Your video’s viral! Great—so, now what do you do?

Tips on how to proceed next from the two Raganites who produced ‘Girl with cancer asks “50/50” star on date.’

So, what do you do once your 36-second YouTube video garners more than 150,000 views and, in the process, gets a ton of national (and some foreign) media attention?

That was the big question on Wednesday morning, about 36 hours after my friend Lindsey Miller and I created and posted a video in which she asked actor Joseph Gordon-Levitt on a date.

Well, the other big question was (and still is) whether he’ll say yes. It’s not farfetched. Gordon-Levitt, you see, stars in “50/50,” a movie about a 20-something with cancer. Miller is “a super cute 26-year-old gal” (per E! Online), and she has cancer, which she writes about in her blog.

Given what Miller and I learned as Ragan Communications colleagues about social media, viral videos (including how not to shoot a video), and PR, we decided to take Miller’s wish to go on a date with Gordon-Levitt to the next level. Call it video dating 2.0.

He said he’s aware of her request but hadn’t yet seen the video, so the verdict is still out. In the meantime, her story has been picked up by more than 50 news outlets, including “The Washington Post,” “CBS,” and “E! Online.” Today, she’s talking to “Access Hollywood” and “Inside Edition.”

If your company produces a video that suddenly goes viral and you’ve only got two people on your PR team (and one is the star of the video), you might benefit from these lessons gleaned from our fledgling social media sweatshop.

Don’t move

You might’ve thought my vacation to L.A. would be filled with glitz and glamour, but Miller and I have spent the last 72 hours hunkered down in her apartment, glued to our phones, iPad, laptop, and desktop computer. When she’s talking to reporters (she’s had at least 15 media requests), I’m managing fan email (more than 300) and media mentions. Forget the beach. No sightseeing for us. We’ve got a job to do.

Plan your day

Think about your day in simple chunks: morning, afternoon, night. What do you want to accomplish in each portion? We found that it’s better to respond to the media in the morning, schedule media interviews in the afternoon, and work on smaller projects at night and start planning for the following morning.

Think of questions that reporters might ask

Some journalists have been asking Miller pretty basic questions, but as the interviews progress, the questions will get a little tougher. Predict what you think the media will ask—and come up with a good sound bite. For example:

Q: Why didn’t you ask the writer of the movie on a date?

A: “I didn’t know if he had a girlfriend,” Miller replies. “I know that he wrote all the words in the screenplay and went through treatment himself, but JGL had to play the character and experience the cancer without actually having to go through it in real life. And he did a wonderful and very real job at it.”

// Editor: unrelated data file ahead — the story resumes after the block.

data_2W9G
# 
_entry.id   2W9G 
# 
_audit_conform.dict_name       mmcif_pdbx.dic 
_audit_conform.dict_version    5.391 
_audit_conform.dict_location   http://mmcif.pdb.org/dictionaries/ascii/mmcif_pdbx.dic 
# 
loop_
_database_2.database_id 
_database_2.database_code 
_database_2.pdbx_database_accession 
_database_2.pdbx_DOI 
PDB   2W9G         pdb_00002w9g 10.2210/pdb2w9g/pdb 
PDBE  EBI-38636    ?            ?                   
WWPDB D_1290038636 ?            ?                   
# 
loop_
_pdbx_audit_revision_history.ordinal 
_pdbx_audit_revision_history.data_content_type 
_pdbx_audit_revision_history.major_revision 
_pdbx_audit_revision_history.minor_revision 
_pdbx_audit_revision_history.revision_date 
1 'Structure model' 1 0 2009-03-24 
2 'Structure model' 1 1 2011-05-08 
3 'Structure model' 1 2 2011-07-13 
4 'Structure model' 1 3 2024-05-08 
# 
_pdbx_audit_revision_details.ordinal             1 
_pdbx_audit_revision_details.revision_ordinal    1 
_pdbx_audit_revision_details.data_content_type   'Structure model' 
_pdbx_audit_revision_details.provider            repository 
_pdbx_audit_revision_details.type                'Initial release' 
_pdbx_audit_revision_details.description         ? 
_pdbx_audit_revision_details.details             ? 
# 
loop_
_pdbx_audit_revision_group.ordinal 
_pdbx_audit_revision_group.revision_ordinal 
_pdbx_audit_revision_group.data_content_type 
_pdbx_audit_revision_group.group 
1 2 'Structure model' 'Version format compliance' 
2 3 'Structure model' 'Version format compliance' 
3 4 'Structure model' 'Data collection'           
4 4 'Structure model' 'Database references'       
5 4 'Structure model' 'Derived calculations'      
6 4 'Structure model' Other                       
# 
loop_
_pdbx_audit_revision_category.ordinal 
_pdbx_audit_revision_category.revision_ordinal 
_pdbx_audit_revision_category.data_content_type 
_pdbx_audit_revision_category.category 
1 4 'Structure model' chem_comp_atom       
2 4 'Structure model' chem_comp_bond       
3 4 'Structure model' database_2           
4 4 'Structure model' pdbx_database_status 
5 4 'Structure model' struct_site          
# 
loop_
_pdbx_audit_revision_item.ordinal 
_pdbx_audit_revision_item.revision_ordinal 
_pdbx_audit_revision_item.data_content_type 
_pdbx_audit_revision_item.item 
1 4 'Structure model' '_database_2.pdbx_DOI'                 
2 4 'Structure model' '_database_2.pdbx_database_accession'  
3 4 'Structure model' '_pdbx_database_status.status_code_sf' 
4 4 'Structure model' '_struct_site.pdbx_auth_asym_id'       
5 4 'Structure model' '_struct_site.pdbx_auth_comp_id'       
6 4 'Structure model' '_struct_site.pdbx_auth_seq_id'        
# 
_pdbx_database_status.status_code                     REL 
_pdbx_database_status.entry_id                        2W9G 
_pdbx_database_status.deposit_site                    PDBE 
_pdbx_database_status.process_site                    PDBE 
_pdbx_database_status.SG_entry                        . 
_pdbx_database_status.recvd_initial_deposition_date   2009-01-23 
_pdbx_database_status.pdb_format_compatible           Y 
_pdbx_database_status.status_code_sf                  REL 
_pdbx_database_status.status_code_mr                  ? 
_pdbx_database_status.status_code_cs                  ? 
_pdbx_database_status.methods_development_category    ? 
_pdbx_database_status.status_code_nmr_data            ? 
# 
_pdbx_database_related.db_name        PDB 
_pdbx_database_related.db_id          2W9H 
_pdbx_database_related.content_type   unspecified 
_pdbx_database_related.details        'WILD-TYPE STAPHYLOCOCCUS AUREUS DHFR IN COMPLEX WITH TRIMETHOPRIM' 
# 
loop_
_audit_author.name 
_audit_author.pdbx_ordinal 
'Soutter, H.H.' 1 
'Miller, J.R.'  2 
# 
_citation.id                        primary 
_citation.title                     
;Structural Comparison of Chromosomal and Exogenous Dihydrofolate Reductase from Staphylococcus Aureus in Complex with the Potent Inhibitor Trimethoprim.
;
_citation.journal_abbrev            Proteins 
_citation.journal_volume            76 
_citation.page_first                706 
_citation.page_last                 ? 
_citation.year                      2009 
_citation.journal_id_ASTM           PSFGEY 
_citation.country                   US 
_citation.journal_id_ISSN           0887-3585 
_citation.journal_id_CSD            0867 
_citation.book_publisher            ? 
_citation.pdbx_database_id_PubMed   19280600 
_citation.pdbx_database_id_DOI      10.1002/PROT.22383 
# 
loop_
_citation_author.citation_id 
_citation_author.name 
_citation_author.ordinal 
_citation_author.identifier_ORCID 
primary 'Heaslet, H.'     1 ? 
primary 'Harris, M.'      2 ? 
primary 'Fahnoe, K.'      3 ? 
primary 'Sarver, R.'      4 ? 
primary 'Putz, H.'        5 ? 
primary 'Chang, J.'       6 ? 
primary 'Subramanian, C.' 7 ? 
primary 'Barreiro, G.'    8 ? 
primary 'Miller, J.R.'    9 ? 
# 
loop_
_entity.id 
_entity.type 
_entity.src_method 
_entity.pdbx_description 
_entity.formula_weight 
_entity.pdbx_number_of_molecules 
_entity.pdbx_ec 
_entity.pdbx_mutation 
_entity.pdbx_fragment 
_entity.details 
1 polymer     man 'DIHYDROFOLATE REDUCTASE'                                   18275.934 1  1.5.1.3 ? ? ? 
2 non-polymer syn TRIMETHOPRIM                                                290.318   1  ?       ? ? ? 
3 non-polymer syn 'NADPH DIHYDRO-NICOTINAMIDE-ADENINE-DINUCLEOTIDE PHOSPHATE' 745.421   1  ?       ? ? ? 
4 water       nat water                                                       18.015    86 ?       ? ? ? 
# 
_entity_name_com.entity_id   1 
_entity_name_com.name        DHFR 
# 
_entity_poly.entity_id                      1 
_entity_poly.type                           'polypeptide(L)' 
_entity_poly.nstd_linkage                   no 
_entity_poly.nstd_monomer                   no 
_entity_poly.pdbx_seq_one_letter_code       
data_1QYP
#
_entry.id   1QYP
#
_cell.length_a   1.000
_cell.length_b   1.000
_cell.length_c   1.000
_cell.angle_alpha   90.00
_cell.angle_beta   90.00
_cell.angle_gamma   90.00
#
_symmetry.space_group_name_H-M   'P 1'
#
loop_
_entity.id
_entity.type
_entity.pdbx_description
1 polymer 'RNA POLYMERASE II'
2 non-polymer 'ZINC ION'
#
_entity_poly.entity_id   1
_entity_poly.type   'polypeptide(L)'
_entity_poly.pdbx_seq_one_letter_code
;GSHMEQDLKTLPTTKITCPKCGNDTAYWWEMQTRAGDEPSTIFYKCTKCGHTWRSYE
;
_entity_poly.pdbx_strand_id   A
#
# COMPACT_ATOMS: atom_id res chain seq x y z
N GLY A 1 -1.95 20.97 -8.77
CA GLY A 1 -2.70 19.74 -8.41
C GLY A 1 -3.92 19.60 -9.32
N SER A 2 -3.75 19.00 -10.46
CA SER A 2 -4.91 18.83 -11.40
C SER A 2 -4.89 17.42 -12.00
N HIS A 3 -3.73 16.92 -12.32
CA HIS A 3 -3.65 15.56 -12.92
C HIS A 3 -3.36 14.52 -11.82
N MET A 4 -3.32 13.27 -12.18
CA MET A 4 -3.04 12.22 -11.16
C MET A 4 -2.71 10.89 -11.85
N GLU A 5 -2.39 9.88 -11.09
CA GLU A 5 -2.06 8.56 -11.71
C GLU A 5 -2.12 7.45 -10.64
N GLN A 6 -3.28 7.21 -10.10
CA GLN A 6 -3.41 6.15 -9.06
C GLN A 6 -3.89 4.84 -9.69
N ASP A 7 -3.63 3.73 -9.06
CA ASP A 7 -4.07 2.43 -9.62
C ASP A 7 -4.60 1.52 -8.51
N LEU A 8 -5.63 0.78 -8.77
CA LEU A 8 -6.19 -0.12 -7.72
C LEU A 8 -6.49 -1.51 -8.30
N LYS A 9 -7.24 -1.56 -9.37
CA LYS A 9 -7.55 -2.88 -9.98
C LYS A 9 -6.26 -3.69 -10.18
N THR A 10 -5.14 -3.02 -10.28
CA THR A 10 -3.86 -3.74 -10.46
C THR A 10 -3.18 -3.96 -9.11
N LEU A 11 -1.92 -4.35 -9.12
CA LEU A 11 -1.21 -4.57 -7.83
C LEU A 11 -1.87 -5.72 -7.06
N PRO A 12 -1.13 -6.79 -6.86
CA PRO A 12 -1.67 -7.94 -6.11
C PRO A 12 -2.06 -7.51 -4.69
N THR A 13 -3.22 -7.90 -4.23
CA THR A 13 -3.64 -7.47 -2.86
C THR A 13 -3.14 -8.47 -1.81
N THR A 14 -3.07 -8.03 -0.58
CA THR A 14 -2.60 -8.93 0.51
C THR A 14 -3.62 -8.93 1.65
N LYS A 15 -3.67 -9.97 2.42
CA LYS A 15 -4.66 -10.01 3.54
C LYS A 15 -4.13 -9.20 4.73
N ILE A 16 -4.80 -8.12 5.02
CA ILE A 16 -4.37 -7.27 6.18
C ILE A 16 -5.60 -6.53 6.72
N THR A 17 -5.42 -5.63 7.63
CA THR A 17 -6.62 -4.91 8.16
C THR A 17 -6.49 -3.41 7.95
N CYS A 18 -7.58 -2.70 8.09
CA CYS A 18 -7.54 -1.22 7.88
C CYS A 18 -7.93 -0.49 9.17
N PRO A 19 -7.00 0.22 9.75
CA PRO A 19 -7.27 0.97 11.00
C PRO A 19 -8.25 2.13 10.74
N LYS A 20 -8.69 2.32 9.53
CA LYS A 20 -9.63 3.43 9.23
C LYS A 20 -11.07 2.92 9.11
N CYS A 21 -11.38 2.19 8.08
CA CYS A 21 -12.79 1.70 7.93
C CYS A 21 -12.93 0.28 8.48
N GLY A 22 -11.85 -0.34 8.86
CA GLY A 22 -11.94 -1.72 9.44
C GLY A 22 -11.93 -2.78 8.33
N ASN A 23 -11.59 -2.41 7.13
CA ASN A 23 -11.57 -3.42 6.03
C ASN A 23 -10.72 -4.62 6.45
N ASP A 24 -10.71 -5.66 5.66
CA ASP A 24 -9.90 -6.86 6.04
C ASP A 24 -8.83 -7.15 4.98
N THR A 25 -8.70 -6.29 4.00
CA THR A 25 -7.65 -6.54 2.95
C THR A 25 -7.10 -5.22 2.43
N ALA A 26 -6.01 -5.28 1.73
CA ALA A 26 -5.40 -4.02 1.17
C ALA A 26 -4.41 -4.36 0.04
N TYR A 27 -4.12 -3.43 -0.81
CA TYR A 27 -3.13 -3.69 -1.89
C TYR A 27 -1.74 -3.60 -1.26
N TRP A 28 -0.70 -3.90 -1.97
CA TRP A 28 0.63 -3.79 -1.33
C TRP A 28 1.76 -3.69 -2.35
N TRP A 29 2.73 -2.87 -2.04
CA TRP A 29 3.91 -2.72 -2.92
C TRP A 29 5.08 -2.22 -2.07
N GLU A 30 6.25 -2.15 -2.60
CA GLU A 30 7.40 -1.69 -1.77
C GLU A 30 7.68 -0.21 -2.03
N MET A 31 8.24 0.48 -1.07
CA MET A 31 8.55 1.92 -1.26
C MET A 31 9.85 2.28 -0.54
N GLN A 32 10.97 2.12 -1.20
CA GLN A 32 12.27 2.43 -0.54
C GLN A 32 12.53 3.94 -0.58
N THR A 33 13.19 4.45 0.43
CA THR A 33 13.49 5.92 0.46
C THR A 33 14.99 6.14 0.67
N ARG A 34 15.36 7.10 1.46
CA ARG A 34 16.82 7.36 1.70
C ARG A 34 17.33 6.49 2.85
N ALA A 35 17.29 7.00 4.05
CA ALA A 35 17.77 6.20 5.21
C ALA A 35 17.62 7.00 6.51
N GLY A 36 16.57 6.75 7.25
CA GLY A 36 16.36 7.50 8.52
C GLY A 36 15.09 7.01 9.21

Q: Do you think it’s fair to ask celebrities to do this?

A: “I didn’t expect or plan that the video would become this popular,” Miller says. “The Internet did that by itself. JGL is by no means obligated to say yes to my date request—and I won’t hold it against him if he says no.”

Jump up and down—and scream!

It’s OK to take a moment and let all this sink in. It can be overwhelming to have so many people email and call, but remember—the news cycle moves fast—in less than a week, this will be old news and a new viral sensation will grab the spotlight.

But seriously—how many times in your life will you and your friend be on NBC LA?!

Organize your emails

Miller’s inbox has been flooded with date requests, interview opportunities, well-wishes, and funky medical advice from around the world. We’ve been putting the emails into three categories: Media, Respond, and Date. It’s impossible to respond to everyone who has sent her an email, so she’s decided to respond to people with a connection to cancer or people who write particularly thoughtful emails.

We make media requests a priority, and she’s done interviews with every major outlet that has contacted her. And if her date with Gordon-Levitt doesn’t work out, she’s got plenty of other offers.

Thank people

Because Miller can’t respond individually to all her new fans, she wrote a blog post to thank and welcome her new followers. This shows that she’s listening and appreciates the support she’s received.

Go to sleep—really, I mean it this time

I know I said this in my last article, but I can’t figure out how to do it. Honestly, I’m just too excited to close my eyes. Usually, I read a book before I go to sleep, but now, I’m up at 2 a.m., clicking the refresh button on YouTube. Oh, well. There’s always time for sleep on the plane ride home, right?

Keep track of media mentions

I’ve kept a Word document of all the news outlets that have written stories about Miller. Several reporters misspelled her name—it’s Lindsey, with an e—or misidentified her type of cancer. We’ve sent emails and tweets to all the major news outlets immediately and followed up with the smaller ones later.

Be flexible

Originally, I was supposed to fly home to Chicago this morning, but it didn’t feel right to leave Miller alone to handle all of this herself. Virgin Airlines was kind enough to understand my situation, so they re-booked a new flight on Saturday at no cost. Miller, a grad student, made sacrifices, too—on Tuesday and Wednesday, she skipped her classes.

Go outside

We knew it was a bad sign that one of our “to-do” list items was to “eat lunch.”

“I’m just worried that you guys aren’t getting enough food, water, or sunlight,” said Roula Amire, the managing editor of, after I talked to her about our nonstop, overdrive schedule. “You do realize that Lindsey has cancer, right? Don’t wear yourselves out.”

She’s right. After “eat lunch,” we wrote, “take a walk outside.”

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